Daddy skipping rocks at the river, July 1986.

Seems like we’d savor these festive summer meals outside, where we could gaze down on the river. We typically gathered in the front yard, seated in an assortment of metal garden chairs and webbed lawn chairs. The entire farm was a land of enchantment for me as a kid. In addition to the river, there was so much to explore and experience: my aunt’s extensive vegetable and flower gardens, an ancient grape arbor, a number of outbuildings, including the big barn, several ramshackle sheds, and a spring house cut into the side of a hill, still an effective outdoor source of refrigeration. There was the wildly overgrown remains of a one-room schoolhouse that my great-grandfather had built so his children could be taught year-round. Of course there was a privy, still in use after a bathroom was added to the house in the 50s. The ever-present threat of snakes added an element of the exotic.

Why, I wonder, are my mother and my Aunt Margaret wearing identical shirts? And what am I doing with my hands?

The significance of our annual “4th up to the River” celebration is suggested by the existence of the photo above. It’s the extremely rare, posed family picture, and it’s nearly complete. Taken at the farm on July 4th, 1964, it includes my mother, her parents, her sister and three brothers, as well as four of the five siblings’ spouses. Only my Uncle Edwin’s wife, Betsy, is missing; she must have been the photographer. I’m in front with my parents, and my cousin, the son of my mother’s sister Jessie, stands in the center back. He is twelve years my senior. I don’t remember ever paying much attention to the absence of cousins about my age. I do remember enjoying the company, and the unique personalities, of everyone in this photo. As I recall, they did their best to keep me amused. Maybe I was akin to the dog who appears to consider itself a human; maybe I didn’t notice that I was the odd one out. I only know that despite my small size, I was never made to feel lesser. I was not talked down to or treated like a precious princess, it seems, but more or less as an equal. I learned to take humorous, good-hearted teasing as a compliment.

The older I get, the more I treasure my memories of those golden days with dear family up at the river. As I look back on that part of my childhood, glimpsed through the haze of decades, I feel again the abiding solace of knowing that I’m loved, knowing I belong, knowing I’m not alone. May the sacred ties of family, of friendship, and of place, beautifully entwined together to create the idea of home–may they never break, but stretch and expand. My daughter is another only child who was often surrounded by adults during her formative years. I pray that she carries with her a cache of cherished recollections that provide her with a similar sense of contentment and assurance.

Fifty-eight years after that family photo was taken, only my mother, my cousin and I remain here on earth. I pray that our future holds for us a reunion on the banks of another river, one glorious beyond imagination, in our true home.

Shall we gather at the river, where bright angel feet have trod,

with its crystal tide forever flowing by the throne of God?

Yes, we’ll gather at the river, the beautiful, the beautiful river,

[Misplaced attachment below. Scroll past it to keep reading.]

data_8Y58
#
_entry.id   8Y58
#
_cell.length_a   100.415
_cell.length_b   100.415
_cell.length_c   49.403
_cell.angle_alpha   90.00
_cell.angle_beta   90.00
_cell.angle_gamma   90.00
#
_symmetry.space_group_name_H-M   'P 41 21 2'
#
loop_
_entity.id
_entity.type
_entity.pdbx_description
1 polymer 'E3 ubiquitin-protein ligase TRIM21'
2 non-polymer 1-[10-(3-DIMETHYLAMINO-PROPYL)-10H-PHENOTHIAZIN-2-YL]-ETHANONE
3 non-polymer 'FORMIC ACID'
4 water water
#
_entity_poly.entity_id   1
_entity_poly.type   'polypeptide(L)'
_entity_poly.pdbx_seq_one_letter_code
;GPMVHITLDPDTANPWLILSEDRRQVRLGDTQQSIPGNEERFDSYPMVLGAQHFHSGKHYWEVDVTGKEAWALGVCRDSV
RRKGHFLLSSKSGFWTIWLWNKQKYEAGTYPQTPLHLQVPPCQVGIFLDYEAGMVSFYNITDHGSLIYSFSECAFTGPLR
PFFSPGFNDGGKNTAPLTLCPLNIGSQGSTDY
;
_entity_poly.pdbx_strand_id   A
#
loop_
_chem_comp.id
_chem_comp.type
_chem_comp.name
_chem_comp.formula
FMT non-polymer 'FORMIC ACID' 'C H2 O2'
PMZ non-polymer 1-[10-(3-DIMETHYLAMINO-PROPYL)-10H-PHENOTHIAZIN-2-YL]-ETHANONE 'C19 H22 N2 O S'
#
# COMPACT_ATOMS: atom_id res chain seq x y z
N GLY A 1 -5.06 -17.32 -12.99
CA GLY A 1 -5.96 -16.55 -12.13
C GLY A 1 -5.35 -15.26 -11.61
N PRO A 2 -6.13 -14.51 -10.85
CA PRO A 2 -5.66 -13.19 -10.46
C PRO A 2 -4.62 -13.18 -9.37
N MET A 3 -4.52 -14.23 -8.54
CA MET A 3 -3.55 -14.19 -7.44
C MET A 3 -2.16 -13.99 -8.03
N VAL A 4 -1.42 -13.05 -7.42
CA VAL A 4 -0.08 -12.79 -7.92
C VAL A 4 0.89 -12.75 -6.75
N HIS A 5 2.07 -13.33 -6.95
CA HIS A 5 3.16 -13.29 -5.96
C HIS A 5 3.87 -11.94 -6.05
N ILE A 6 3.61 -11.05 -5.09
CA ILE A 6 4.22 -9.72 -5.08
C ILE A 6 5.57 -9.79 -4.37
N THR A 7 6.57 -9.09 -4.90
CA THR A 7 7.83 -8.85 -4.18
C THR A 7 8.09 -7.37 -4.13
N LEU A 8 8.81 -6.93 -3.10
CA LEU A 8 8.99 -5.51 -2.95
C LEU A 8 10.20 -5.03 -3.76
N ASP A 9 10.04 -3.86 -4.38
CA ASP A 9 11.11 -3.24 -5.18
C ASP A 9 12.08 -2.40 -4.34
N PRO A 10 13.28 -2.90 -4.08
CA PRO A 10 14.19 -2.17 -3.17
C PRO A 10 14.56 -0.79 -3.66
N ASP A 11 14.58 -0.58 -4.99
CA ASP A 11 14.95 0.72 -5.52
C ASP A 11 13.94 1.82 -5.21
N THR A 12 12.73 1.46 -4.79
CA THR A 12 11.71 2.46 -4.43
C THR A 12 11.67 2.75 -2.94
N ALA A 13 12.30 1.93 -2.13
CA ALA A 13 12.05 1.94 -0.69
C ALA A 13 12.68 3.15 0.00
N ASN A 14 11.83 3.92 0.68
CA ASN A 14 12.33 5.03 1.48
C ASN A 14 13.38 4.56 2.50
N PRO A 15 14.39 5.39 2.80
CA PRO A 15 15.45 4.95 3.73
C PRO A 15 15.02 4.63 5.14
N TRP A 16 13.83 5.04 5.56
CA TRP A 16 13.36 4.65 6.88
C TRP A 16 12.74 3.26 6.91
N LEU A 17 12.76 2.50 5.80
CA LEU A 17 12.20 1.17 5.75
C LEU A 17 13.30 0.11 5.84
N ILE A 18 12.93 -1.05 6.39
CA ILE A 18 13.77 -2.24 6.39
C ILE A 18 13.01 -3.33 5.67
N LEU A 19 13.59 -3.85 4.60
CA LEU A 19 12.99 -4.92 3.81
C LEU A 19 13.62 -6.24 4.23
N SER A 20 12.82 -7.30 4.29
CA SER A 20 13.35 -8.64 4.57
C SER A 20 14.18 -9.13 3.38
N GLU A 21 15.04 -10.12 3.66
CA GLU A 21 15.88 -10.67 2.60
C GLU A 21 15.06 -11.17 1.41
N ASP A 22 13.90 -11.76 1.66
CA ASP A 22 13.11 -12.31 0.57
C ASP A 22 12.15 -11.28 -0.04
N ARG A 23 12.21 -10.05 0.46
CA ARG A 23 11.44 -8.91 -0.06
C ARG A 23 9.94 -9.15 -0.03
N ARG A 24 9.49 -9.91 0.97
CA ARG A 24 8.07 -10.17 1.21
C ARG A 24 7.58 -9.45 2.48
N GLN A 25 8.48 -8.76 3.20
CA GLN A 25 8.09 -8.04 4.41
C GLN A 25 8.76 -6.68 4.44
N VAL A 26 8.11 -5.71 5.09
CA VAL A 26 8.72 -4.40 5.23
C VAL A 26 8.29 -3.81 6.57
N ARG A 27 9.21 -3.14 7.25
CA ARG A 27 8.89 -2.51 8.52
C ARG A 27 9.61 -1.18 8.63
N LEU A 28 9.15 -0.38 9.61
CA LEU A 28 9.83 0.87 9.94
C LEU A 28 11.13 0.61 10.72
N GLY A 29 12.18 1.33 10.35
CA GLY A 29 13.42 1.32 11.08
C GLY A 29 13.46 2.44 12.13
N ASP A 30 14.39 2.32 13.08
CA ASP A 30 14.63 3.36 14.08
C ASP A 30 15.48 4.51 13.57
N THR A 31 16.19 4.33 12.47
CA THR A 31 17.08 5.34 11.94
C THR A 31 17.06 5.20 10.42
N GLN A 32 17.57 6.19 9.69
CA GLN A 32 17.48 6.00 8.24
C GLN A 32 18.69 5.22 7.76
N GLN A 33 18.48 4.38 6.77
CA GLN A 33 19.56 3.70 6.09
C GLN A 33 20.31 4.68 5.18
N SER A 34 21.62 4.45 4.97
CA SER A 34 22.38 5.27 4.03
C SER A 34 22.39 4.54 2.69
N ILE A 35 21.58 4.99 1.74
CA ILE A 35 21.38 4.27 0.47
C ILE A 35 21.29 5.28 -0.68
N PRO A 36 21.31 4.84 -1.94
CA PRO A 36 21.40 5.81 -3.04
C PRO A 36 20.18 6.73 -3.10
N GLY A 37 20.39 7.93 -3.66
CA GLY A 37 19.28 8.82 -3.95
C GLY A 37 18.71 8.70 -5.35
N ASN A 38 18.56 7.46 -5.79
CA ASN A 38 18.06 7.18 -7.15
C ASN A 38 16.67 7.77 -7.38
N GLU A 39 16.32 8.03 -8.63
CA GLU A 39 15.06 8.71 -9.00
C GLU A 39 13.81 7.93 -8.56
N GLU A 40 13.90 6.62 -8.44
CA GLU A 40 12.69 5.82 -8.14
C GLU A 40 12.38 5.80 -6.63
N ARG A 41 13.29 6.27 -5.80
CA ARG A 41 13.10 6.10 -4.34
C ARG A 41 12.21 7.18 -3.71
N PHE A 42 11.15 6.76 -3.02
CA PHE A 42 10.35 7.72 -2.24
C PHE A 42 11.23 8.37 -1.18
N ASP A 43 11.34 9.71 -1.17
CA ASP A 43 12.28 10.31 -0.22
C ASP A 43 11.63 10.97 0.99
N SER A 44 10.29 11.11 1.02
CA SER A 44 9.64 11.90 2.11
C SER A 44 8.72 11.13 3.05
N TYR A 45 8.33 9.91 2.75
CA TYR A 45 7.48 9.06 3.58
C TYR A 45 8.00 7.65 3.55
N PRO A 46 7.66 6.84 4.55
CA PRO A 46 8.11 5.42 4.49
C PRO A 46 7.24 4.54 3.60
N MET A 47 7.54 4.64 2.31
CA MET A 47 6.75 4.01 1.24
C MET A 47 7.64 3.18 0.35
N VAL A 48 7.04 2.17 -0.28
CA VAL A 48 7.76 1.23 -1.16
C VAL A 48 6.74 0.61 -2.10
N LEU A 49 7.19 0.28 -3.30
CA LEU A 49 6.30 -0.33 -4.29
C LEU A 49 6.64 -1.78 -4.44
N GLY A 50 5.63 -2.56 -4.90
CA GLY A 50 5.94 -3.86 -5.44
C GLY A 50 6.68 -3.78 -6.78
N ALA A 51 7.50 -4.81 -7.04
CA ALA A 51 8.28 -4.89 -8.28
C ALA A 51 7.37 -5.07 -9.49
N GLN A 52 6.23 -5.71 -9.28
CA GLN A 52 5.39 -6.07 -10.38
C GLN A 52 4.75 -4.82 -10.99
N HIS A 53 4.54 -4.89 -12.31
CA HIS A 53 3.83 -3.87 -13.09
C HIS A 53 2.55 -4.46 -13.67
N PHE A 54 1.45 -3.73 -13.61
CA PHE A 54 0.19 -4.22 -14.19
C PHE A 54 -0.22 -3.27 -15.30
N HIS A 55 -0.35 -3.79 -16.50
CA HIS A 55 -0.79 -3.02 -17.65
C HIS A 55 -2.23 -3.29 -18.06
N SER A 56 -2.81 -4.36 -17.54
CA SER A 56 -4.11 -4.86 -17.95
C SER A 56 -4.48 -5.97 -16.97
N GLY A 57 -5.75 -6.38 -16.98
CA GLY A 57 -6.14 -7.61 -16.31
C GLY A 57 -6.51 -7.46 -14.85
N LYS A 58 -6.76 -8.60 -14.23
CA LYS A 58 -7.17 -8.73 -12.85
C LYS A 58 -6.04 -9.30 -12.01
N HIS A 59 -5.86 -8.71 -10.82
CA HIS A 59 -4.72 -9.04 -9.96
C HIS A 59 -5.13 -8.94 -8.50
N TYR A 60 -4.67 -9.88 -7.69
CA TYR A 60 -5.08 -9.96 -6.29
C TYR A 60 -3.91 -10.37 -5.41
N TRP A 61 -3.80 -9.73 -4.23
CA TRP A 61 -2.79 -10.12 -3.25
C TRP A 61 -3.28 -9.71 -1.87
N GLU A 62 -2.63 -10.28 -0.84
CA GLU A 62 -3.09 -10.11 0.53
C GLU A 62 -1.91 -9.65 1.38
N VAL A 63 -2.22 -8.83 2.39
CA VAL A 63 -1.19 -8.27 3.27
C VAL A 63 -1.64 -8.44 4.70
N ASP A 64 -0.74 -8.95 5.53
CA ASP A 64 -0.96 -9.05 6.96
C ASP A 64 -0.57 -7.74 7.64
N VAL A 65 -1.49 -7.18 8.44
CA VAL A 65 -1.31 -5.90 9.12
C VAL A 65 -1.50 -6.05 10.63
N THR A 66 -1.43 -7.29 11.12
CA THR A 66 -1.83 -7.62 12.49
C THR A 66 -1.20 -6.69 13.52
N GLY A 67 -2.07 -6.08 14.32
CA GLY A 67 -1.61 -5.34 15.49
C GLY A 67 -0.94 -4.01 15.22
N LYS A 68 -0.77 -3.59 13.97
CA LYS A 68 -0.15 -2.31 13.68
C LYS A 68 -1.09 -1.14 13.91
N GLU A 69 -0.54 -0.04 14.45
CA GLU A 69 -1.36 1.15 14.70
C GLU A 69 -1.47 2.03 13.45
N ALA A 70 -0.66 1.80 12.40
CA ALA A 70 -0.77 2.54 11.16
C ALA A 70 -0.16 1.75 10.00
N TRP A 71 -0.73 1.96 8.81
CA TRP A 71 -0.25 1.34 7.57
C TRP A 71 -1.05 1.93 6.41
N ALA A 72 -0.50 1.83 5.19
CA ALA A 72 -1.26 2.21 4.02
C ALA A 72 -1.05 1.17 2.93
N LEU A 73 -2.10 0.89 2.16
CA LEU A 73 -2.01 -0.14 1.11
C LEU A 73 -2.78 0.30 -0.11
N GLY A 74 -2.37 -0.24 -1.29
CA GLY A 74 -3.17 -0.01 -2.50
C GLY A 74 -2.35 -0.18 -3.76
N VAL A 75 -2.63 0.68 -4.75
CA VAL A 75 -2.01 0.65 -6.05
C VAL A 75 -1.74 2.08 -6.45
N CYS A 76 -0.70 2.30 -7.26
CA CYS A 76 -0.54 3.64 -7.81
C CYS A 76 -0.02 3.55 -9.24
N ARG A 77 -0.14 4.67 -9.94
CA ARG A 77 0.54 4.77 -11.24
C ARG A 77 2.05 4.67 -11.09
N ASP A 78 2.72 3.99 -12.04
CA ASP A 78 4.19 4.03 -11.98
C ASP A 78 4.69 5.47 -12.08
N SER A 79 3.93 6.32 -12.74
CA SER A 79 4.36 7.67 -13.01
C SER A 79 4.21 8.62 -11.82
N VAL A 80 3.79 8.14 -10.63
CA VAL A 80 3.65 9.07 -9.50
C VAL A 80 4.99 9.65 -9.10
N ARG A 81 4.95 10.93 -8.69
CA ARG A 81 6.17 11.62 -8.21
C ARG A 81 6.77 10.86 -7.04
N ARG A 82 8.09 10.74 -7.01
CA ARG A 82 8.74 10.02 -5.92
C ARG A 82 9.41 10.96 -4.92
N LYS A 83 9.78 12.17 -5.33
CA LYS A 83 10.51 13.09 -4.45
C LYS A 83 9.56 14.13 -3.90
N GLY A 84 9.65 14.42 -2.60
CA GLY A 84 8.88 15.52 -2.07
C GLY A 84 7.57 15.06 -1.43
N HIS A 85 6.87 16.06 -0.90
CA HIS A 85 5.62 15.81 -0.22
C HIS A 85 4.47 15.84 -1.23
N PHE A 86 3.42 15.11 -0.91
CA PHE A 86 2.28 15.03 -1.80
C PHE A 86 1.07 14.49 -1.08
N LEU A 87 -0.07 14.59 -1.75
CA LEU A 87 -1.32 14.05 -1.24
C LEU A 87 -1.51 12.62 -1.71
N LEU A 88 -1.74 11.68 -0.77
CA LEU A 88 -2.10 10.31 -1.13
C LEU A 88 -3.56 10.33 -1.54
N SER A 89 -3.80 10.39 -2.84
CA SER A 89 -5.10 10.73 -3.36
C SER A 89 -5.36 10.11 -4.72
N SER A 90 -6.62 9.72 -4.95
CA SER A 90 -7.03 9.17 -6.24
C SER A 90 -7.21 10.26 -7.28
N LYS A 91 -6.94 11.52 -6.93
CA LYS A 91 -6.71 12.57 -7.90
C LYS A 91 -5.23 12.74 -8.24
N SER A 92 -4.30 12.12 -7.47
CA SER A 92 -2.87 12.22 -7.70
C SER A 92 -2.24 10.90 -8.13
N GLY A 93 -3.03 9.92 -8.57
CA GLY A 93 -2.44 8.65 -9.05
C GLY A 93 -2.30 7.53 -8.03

gather with the saints at the river that flows by the throne of God.

–Shall We Gather at the River

words and music by Robert Lowry, 1864

On that same July day in 1964, Aunt Dessie holds me awkwardly in her arms. I can still feel her exuberant embrace. My grandmother looks slightly miffed that we’re invading the space of her lawn chair. I’ve seen that expression on her face a hundred times. Uncle Edwin, holding his drink, smiles easily. The rolling hills of home, of central Kentucky, stretch out behind us.

Spontaneous Squash Garden

Squash 008This summer, the compost pile in the remains of our maple tree stump has found new life as a squash garden.  No planning or intentional planting was involved.  Last fall we deposited many squash seeds in the compost, and evidently squash loves compost.  The decaying wood of the old tree was quickly hidden by fuzzy, thick vines sprouting large green tri-lobed leaves.  Tightly curled, wiry tendrils of vine anchored themselves to the grass, gaining ground.  And then the bright yellow blossoms started popping up.  The last time the tree stump played host to anything this interesting, it had been a lichen extravaganza.    

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I wondered why most of the blossoms never bore fruit.  I thought it was something to do with a deficiency or an excess in our spontaneous squash patch. 


But that’s not the case.  I recently learned that squash plants produce both male and female blooms.  Only the female blossoms, if visited by bees carrying pollen from male plants, will develop into squash.  I noticed that the bees didn’t typically flit quickly from flower to flower in the squash patch.  They immersed themselves, heads down, in the depth of the blossom for long periods, seeming to luxuriate in an abundance of pollen.  Sometimes two or three bees would settle in at the same flower.  There seemed to be plenty of the good stuff to go around.  When they finally emerged, they moved lethargically, a bit like over-served drinkers stumbling from a bar as dawn breaks.  The dark form in the photo above is one such seemingly contented bee.